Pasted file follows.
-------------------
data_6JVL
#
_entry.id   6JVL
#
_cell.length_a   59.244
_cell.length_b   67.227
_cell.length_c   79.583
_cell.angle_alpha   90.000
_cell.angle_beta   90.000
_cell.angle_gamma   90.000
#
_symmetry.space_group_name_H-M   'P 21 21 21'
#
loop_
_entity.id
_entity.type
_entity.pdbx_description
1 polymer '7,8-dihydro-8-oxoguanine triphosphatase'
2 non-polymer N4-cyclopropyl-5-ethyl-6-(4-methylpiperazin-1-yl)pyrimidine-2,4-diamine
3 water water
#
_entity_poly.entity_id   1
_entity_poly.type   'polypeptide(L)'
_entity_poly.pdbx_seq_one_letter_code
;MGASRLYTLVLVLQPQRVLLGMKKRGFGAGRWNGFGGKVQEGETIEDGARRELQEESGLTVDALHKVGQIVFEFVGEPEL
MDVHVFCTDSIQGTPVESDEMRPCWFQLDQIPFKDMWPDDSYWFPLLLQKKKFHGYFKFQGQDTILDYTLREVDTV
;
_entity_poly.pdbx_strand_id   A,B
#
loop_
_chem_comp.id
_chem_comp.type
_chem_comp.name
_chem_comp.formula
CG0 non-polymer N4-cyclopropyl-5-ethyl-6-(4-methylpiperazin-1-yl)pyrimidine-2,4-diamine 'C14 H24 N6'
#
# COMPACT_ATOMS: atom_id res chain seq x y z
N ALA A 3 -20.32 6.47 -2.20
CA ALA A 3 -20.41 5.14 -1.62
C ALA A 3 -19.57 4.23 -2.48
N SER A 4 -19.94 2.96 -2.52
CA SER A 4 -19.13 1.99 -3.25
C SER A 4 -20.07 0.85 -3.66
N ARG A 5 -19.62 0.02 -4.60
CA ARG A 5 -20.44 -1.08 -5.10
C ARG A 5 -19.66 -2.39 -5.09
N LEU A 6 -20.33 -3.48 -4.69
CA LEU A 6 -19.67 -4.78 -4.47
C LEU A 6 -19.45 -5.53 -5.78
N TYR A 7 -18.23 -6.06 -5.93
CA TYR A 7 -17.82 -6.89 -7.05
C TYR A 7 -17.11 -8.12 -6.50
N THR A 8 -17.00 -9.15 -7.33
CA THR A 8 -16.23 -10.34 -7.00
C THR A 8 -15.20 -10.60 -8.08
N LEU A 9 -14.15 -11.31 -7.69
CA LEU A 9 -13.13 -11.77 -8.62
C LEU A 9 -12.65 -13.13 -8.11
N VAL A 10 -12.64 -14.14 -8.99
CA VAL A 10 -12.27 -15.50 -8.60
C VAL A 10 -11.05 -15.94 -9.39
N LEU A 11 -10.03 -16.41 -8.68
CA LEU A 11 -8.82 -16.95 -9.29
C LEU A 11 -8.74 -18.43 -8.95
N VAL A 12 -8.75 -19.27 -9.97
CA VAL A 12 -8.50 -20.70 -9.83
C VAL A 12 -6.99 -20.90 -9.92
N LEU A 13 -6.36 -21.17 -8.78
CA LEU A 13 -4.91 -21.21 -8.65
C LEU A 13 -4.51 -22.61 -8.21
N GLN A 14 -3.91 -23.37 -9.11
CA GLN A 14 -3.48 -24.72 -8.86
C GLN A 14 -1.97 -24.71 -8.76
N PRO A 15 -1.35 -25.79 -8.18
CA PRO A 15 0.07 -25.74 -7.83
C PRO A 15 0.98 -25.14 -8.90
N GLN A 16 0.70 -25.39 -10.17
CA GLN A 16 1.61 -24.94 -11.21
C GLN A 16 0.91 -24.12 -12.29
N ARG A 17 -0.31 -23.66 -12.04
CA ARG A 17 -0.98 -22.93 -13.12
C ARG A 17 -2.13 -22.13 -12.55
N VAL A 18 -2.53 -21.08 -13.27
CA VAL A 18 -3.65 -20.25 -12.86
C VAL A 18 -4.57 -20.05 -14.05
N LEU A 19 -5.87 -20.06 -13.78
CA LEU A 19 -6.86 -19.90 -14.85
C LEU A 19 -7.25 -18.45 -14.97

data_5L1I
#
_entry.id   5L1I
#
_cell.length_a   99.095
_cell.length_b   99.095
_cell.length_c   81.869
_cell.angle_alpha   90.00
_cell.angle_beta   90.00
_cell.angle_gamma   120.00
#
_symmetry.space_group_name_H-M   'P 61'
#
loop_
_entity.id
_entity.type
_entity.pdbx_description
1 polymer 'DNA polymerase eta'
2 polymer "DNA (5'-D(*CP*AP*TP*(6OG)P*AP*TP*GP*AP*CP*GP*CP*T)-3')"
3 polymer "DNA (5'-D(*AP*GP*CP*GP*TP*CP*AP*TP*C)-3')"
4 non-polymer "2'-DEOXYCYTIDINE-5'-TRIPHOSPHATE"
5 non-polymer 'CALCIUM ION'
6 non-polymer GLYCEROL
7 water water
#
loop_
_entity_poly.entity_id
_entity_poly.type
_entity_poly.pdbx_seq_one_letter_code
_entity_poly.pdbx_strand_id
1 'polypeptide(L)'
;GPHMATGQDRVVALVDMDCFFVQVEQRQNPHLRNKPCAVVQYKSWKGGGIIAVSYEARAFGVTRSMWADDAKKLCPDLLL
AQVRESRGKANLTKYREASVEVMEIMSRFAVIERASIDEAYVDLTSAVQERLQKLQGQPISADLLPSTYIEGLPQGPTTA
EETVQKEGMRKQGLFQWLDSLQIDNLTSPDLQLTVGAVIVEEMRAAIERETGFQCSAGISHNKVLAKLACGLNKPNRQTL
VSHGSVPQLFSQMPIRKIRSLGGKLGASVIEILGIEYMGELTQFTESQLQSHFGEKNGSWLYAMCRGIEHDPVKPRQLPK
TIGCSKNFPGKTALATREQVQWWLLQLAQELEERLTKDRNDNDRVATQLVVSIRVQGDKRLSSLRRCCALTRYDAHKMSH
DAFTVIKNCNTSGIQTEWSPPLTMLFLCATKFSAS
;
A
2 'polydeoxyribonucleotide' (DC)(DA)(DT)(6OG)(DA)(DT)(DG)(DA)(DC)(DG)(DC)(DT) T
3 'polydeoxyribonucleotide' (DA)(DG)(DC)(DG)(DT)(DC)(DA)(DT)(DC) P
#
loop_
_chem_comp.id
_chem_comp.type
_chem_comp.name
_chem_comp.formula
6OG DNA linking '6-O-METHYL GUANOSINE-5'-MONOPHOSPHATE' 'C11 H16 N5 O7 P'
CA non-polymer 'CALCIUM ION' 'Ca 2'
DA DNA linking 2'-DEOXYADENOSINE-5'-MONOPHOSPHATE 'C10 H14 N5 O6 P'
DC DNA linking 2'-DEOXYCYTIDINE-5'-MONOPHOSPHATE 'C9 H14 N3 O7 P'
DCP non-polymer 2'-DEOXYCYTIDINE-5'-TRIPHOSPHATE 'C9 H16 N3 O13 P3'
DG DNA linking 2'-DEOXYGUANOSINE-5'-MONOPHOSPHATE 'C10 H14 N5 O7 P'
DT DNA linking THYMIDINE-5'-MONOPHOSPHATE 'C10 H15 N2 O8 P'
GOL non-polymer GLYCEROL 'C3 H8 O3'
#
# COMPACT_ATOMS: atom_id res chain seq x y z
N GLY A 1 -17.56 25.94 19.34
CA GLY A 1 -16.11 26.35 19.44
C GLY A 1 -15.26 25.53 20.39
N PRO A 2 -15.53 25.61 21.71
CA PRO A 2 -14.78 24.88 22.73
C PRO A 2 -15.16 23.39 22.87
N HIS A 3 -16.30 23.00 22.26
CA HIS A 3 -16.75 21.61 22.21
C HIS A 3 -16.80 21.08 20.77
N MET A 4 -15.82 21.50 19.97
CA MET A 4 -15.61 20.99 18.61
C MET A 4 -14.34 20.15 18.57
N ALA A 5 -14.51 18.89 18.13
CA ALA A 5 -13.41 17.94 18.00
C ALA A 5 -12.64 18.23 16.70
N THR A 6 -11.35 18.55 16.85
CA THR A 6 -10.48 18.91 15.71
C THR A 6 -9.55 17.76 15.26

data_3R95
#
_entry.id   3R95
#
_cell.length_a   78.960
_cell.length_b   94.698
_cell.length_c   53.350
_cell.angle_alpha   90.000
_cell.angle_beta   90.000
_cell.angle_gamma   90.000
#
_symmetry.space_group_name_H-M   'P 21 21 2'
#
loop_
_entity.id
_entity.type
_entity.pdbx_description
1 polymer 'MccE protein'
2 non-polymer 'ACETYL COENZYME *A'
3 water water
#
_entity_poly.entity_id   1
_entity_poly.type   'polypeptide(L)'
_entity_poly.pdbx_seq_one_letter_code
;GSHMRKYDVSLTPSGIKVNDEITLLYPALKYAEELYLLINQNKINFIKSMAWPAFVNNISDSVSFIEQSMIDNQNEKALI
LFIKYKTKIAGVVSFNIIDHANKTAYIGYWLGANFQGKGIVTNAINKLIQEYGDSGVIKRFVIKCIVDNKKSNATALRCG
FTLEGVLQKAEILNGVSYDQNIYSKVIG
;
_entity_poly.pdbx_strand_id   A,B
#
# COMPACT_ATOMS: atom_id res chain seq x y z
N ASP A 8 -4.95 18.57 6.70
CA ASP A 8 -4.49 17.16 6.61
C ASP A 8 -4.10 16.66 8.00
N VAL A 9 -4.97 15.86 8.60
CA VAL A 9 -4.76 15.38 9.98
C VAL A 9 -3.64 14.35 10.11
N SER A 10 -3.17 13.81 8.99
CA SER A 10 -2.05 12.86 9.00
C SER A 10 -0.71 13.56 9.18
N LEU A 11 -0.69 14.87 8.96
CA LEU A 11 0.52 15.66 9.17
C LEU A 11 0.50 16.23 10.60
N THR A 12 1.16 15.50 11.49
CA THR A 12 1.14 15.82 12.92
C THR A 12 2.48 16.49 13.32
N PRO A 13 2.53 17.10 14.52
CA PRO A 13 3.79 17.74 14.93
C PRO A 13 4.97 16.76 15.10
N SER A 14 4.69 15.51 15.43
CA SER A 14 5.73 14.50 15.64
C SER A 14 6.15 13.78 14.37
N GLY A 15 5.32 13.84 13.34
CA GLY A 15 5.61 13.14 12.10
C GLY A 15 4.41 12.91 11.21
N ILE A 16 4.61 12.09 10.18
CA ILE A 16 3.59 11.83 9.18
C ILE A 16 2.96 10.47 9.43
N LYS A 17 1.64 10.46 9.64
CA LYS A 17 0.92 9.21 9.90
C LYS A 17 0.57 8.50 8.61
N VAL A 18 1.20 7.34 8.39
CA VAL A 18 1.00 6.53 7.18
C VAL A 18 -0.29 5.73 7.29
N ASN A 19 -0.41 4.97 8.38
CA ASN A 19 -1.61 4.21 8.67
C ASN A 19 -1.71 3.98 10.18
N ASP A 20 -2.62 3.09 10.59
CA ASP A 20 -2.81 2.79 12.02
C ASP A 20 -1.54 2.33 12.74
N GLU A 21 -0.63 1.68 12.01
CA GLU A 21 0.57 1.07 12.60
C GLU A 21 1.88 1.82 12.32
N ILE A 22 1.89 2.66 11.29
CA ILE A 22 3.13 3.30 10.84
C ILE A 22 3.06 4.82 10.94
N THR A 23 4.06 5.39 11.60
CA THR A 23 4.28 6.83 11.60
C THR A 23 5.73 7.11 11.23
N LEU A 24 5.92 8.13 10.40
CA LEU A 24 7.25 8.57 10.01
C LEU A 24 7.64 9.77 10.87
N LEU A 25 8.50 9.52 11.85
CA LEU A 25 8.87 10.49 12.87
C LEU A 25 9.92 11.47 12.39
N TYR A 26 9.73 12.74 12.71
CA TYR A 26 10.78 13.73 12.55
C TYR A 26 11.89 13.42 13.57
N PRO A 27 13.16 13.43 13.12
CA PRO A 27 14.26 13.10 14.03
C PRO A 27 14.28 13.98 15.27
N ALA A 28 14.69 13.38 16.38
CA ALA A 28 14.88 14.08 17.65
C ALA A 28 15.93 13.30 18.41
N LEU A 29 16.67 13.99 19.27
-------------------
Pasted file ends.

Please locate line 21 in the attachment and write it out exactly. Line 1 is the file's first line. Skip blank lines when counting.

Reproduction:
#